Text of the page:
“For me, information security is job one, period. It should be as ubiquitous as breathing.” That’s a core belief that William Vajda, CIO of the Education Department, says he lives every day.
But he also views “CIO” as his formal job title. His real job, Vajda says, is “problem solver.”
Now in his second year at Education, Vajda — in addition to managing information security — is driving results for a lengthy agenda and says he is realizing success from early implementation of his organization’s strategic goals. Vajda also is co-chairman of the CIO Council’s Best Practices Committee, which serves as the council’s focal point for Government 2.0 social-networking systems and Web 2.0 initiatives.
FedTech Editor in Chief Lee Copeland spoke with Vajda about his hopes, goals, programs in progress and — yes — his worst nightmare.
FedTech: Can you tell us about your responsibilities at Education and some of the projects that are most important to you?
Vajda: The role of the CIO is to be a problem solver. The senior leadership at the department is absolutely committed to improving IT services and capabilities so that we can drive performance and cost efficiency in our infrastructure, as well as deliver improved customer-service experiences for citizens and for our partners in government, academia and industry.
Although the CIO role comes with a lot of statutory definitions that prescribe what I am responsible for, the expectations aren’t limited to being the director of information resources management — the prototypical IT director sitting in the back office — but rather for me to facilitate business strategy through the prudent application of information technology.
I serve as that point in the organization where technology requirements and business requirements come together. My job is to identify and deliver solutions that provide best value to the mission of the department.
FedTech: We’ve heard a lot about market-based government. Are you involved in that?
Vajda: Within the Office of the CIO, we want to consolidate similar business requirements that cut across all areas of the department at an enterprise level and leverage that architecture to improve investment decisions. For example, we want to make sure that we aren’t buying 26 copies of the same software license, but we’re buying one enterprise copy and making it available as a service for everyone in the department. This is a fundamental goal that permeates all other goals.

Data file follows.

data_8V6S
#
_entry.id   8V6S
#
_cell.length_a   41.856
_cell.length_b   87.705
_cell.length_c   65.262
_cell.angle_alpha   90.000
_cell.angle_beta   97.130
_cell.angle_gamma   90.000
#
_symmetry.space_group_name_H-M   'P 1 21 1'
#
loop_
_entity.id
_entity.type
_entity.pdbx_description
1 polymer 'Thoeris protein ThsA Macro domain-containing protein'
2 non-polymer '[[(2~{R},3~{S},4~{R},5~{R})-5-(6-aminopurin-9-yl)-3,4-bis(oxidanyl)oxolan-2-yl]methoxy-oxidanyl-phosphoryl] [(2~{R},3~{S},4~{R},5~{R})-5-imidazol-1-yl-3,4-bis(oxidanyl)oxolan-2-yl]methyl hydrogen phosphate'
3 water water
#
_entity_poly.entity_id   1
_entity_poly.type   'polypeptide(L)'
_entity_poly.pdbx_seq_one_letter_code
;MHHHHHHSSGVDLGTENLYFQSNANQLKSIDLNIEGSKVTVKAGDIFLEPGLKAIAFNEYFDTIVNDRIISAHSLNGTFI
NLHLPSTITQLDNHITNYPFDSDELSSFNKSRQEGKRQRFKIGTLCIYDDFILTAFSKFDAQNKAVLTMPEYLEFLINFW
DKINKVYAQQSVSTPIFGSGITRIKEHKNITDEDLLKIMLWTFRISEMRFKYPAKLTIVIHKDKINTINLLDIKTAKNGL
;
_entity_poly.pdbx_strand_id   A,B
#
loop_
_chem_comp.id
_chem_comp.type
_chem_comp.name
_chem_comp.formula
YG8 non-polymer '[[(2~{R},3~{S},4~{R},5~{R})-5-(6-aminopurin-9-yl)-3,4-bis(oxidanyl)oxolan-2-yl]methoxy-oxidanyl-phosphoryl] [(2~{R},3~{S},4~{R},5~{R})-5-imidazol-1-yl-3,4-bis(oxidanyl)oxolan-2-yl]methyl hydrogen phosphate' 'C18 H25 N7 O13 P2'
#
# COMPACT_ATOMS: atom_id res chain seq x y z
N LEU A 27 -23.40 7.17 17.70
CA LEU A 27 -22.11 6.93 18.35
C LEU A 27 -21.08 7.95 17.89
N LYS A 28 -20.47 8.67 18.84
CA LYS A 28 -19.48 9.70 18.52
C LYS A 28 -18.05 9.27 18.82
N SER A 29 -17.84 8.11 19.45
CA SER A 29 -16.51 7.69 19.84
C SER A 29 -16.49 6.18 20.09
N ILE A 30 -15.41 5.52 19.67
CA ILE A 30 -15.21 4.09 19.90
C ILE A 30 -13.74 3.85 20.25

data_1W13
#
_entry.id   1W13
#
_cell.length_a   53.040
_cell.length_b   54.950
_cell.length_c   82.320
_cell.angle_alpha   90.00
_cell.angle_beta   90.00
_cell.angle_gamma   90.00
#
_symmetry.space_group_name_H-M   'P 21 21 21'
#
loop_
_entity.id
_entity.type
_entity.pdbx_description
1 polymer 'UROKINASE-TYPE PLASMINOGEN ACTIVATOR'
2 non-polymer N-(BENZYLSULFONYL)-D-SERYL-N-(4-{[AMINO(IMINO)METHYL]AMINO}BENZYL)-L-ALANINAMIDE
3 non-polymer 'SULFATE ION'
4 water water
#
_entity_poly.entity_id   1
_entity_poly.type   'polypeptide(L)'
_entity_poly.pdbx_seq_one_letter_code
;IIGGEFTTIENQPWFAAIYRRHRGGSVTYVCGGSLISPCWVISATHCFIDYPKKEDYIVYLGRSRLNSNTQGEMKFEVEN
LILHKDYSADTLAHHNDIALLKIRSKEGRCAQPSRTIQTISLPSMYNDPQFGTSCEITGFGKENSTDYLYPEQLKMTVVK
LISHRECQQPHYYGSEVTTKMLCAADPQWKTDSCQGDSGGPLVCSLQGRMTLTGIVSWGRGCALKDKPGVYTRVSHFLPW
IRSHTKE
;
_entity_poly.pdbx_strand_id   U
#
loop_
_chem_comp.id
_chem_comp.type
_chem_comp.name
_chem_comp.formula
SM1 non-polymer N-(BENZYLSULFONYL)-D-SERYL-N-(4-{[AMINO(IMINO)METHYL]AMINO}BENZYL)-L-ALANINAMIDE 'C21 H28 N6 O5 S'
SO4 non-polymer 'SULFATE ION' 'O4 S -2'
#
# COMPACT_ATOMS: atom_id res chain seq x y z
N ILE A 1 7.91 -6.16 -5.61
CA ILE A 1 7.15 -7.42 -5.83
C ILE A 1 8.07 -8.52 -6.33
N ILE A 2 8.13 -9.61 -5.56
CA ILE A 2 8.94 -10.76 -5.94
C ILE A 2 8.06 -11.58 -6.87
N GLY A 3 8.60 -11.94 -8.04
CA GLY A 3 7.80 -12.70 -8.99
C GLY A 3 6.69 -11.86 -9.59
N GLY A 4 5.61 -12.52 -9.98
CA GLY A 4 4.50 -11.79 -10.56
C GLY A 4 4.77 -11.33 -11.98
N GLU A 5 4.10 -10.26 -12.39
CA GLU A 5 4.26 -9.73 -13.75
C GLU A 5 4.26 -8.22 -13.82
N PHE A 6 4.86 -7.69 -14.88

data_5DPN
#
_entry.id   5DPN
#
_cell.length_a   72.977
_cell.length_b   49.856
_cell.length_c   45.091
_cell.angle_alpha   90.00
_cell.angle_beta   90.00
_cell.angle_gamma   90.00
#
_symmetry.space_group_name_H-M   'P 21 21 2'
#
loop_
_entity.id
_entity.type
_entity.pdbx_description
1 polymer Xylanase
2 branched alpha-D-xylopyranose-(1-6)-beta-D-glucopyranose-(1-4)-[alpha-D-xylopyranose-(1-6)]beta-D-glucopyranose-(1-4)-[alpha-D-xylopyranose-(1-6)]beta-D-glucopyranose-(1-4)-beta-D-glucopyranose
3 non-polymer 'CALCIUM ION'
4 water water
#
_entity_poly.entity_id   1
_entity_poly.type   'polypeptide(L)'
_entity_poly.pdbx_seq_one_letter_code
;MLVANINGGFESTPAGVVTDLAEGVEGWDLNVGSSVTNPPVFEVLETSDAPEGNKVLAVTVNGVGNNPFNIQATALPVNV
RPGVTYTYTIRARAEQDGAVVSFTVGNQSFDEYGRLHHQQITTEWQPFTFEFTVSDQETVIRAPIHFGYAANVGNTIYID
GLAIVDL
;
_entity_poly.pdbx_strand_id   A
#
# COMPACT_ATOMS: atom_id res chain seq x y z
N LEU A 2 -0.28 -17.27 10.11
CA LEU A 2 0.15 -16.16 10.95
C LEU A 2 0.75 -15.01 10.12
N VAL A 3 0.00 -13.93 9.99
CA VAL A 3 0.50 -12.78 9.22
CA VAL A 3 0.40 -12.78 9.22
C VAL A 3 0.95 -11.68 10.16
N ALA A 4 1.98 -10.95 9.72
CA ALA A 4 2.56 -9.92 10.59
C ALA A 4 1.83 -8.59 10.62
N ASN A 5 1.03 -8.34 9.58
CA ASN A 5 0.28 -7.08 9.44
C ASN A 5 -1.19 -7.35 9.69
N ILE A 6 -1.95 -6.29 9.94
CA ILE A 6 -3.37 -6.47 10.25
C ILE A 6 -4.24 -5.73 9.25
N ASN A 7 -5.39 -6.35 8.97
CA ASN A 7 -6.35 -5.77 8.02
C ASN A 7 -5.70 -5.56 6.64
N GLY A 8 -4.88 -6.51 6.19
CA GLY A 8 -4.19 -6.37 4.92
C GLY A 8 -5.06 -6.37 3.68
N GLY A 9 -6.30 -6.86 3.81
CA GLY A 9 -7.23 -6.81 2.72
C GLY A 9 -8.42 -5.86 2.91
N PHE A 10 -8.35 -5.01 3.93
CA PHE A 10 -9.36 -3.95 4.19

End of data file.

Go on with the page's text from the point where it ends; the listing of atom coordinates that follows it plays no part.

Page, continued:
In addition, we’re continuing to strongly invest in enterprise architecture. We’ll continue to implement the Federal Enterprise Architecture and, more specifically, the department’s business-segment architectures so we can use them as a road map for subsequent solution planning in the enterprise. We’ve already linked all these efforts through our IT governance and investment processes, so we hope to continue the momentum and use these processes to rapidly identify similar requirements for support across the entire department.
FedTech: We know that security has been one of your major concerns. Can you tell us something about what you’re doing in that area?
Vajda: We intend to improve Education’s information and data security and implement new oversight capabilities. Information security is job one. This comes from my deeply rooted belief as a private citizen, as well as the expectations set forth by the laws of the American people. I’m sure folks expect absolutely solid stewardship for the data they entrust to our care in this department.
We’ve implemented a lot of interesting capabilities to ensure that we meet the American public’s expectations, and we’ve partnered with a number of organizations in the federal government and industry to ensure that we implement solid oversight that’s consistent with federal law, all policies and regulations.
FedTech: What’s your worst IT nightmare, the sort of thing that keeps you up at night, and what are you doing to ensure it won’t happen?